Jun 12, 2002
248
0
Originally posted by TyleRomeo




So if want the GHZ go to the dark side if you want ease and comfort go with a MAC. MACs are like lexury cars rather then muscle cars. I'm actually happy about that.

Kamil
Sure Macs are like Luxury cars. Then there are car makers like BMW who makes the M3 as a sport luxury car. Which is what I want. Both from BMW and from Apple. Fast and comfortable, thats not asking too much.
 

alex_ant

macrumors 68020
Feb 5, 2002
2,473
0
All up in your bidness
Taking it literally

Let's assume this news is true:
After the briefing, I asked the presenter (a chief engineering manager from IBM) about the Power4 derivative for desktops and low end servers to be announced in October. You may recall that there has been speculation that this CPU would find its way into PowerMacs in the future. Well, it sounds like this CPU is not in Apple's future -- the "over 160" vector instructions are not AltiVec (even though AltiVec has 162 instructions), and there are technical issues that would prevent AltiVec from ever marrying with Power4 or its successors.

AltiVec is a Motorola trademark that IBM would not be able to use even if it designed its own fully-AltiVec-compatible vector processor. The fact that the VPU on this Power4 derivative is not called AltiVec means nothing. For all anyone knows, it could be a fully AltiVec-compatible vector unit called PoopyVec. Note that Apple never uses the name "AltiVec" either - it uses the term "Velocity Engine." The "technical issues" mentioned, I'm guessing, are a misinterpretation of what the IBM guy said. This chip could well have a VPU that is not "AltiVec," but that would still run vectorized code designed for AltiVec. I can't imagine two incompatible vector units on two different chips in the same processor family.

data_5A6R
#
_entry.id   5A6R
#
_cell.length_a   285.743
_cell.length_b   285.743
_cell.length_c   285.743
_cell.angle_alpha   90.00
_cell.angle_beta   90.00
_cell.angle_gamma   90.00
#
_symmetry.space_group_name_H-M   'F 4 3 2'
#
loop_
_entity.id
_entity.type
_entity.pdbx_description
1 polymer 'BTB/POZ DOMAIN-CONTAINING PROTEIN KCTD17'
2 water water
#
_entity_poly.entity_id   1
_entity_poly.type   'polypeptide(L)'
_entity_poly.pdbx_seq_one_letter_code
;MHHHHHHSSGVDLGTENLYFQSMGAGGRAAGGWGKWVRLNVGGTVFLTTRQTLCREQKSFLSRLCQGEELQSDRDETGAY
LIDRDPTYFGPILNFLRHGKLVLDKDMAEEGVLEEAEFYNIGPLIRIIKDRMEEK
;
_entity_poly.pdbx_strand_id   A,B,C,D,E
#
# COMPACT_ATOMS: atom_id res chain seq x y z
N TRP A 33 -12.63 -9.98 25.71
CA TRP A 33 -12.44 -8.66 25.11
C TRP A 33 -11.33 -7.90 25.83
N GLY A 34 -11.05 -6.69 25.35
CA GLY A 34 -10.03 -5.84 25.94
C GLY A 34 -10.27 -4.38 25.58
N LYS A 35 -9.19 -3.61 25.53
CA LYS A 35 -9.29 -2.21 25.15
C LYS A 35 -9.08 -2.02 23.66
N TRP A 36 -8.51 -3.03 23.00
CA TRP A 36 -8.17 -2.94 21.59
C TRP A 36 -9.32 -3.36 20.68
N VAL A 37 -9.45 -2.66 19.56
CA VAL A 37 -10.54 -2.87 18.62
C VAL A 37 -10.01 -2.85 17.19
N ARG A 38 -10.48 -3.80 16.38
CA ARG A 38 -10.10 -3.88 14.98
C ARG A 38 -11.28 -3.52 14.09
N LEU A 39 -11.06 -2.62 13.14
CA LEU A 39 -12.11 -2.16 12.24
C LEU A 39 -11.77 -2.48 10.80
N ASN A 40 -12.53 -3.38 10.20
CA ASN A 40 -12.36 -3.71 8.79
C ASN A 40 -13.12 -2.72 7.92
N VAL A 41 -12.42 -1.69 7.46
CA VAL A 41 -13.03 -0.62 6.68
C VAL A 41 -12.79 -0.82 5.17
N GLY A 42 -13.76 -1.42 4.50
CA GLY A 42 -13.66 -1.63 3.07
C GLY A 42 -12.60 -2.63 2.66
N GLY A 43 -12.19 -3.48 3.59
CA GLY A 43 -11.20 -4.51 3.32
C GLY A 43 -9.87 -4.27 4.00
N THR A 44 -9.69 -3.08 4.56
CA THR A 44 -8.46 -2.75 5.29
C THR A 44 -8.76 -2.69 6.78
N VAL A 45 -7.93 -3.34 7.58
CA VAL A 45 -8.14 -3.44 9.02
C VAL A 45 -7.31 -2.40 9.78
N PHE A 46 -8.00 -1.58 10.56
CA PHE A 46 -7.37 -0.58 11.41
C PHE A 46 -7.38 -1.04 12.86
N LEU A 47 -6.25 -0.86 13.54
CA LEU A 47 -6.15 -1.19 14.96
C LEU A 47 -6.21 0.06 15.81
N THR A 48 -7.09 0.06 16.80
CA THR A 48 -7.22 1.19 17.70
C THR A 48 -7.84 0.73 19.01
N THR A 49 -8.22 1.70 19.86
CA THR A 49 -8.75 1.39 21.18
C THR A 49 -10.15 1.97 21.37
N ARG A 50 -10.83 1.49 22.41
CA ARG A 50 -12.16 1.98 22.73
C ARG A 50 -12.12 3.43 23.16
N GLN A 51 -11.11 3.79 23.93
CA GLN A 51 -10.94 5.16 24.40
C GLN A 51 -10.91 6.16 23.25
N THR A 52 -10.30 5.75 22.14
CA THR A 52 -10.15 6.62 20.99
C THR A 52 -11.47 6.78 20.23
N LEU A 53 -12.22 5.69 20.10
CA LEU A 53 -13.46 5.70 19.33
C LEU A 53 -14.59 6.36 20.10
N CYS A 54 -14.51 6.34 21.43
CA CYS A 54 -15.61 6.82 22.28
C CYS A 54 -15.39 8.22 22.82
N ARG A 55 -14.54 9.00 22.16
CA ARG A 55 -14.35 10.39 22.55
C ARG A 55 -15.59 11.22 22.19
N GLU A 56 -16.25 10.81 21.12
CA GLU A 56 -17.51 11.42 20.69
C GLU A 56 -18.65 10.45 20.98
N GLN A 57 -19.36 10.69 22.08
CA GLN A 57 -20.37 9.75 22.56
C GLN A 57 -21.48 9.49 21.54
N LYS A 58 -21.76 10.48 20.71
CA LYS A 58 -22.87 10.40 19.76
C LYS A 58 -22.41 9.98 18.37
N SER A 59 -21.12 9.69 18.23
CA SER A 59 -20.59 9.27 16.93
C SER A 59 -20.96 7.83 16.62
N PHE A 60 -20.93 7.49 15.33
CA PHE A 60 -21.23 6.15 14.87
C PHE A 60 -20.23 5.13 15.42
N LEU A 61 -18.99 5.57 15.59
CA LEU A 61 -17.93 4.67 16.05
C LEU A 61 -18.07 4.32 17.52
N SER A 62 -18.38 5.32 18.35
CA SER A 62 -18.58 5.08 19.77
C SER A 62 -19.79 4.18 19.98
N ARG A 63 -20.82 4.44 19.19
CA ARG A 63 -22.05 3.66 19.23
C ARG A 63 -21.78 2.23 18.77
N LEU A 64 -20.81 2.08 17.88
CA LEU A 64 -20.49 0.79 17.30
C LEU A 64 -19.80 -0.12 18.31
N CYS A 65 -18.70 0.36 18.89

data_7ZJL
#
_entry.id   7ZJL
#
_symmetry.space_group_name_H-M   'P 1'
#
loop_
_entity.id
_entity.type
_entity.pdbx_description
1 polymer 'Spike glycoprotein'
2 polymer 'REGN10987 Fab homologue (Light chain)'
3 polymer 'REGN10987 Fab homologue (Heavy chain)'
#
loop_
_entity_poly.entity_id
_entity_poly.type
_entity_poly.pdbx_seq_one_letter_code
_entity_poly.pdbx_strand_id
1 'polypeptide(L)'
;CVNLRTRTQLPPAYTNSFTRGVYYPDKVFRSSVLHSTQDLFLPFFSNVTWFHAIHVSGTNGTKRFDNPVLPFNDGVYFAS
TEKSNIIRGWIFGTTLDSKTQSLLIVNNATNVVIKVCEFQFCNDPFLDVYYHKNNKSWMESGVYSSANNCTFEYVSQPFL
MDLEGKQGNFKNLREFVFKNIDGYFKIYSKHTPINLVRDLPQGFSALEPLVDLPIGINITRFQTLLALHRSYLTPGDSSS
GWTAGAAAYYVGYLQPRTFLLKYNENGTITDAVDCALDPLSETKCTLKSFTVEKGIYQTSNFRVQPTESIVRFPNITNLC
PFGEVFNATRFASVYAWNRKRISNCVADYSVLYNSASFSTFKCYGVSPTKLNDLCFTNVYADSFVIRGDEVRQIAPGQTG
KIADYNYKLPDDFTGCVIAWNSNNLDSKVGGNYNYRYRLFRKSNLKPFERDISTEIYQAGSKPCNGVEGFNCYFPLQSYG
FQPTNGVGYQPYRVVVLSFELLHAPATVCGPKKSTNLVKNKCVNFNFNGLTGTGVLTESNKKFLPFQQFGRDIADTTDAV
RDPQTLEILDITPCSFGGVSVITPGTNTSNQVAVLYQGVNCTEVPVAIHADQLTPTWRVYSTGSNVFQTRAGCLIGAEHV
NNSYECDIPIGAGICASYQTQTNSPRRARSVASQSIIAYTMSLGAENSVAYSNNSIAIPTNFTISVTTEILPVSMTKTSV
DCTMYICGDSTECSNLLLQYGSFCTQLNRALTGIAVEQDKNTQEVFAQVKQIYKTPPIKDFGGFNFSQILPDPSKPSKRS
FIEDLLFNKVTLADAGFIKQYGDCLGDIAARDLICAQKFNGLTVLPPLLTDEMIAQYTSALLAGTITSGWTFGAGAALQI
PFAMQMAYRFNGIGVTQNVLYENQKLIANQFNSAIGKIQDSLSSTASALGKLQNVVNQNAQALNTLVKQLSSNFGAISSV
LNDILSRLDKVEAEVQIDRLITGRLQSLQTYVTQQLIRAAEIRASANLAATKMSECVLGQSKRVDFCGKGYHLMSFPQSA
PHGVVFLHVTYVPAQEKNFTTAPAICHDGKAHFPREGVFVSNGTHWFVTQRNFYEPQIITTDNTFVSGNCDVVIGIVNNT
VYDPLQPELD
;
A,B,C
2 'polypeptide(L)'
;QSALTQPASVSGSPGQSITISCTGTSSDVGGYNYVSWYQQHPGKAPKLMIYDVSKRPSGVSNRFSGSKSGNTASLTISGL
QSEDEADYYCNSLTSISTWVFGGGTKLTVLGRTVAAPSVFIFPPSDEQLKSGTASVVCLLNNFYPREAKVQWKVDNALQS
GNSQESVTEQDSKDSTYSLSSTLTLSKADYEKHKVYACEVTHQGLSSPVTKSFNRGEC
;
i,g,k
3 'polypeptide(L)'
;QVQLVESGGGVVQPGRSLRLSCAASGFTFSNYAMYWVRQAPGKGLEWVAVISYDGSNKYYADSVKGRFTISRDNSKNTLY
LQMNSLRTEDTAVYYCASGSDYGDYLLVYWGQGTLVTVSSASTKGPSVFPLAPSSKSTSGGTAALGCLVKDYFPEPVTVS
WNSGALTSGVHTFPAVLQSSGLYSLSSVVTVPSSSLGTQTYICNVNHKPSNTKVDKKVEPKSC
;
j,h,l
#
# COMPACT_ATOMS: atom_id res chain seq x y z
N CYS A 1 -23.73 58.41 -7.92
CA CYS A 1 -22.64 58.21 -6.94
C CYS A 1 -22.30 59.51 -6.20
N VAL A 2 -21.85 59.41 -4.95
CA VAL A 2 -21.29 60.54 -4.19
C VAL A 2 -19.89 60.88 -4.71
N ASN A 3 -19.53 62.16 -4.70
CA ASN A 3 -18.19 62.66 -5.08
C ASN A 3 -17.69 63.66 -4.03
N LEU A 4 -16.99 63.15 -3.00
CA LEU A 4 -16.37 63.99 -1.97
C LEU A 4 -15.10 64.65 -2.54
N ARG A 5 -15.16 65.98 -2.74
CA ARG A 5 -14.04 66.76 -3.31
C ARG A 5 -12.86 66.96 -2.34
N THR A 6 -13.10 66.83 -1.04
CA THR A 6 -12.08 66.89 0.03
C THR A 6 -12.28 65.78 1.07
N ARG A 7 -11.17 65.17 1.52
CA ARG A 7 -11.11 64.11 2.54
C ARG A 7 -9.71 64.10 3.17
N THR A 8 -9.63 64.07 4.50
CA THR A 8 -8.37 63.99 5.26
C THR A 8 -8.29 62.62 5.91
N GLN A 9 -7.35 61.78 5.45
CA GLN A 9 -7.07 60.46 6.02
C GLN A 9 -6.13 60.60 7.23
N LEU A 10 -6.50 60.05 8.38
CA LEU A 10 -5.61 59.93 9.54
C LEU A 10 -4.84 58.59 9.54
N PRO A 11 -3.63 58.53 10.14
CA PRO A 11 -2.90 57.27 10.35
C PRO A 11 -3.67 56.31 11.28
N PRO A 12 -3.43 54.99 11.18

Furthermore, the guy came right out and said that they have pitched the desktop Power4 to Apple, but Apple was not interested.

I'll turn conspiracy theory mode on for a second and say that if Apple was interested in this chip, it wouldn't be surprising to hear a middle manager at IBM say otherwise. Apple exhibits complete mastery at keeping secrets, and what's the best way to keep secrets? To tell them only to those who need to know them. Does this IBM guy need to know? If not, then he probably doesn't, or has been misinformed by his superiors in order to prevent speculation. I realize this sounds very elaborate and unlikely, but this is how Apple works. I'm sure IBM is quite used to it.

In my opinion, these Power4 derivatives still look like likely candidates for future Macs - if not the next revision of Power Macs, then the revision after that.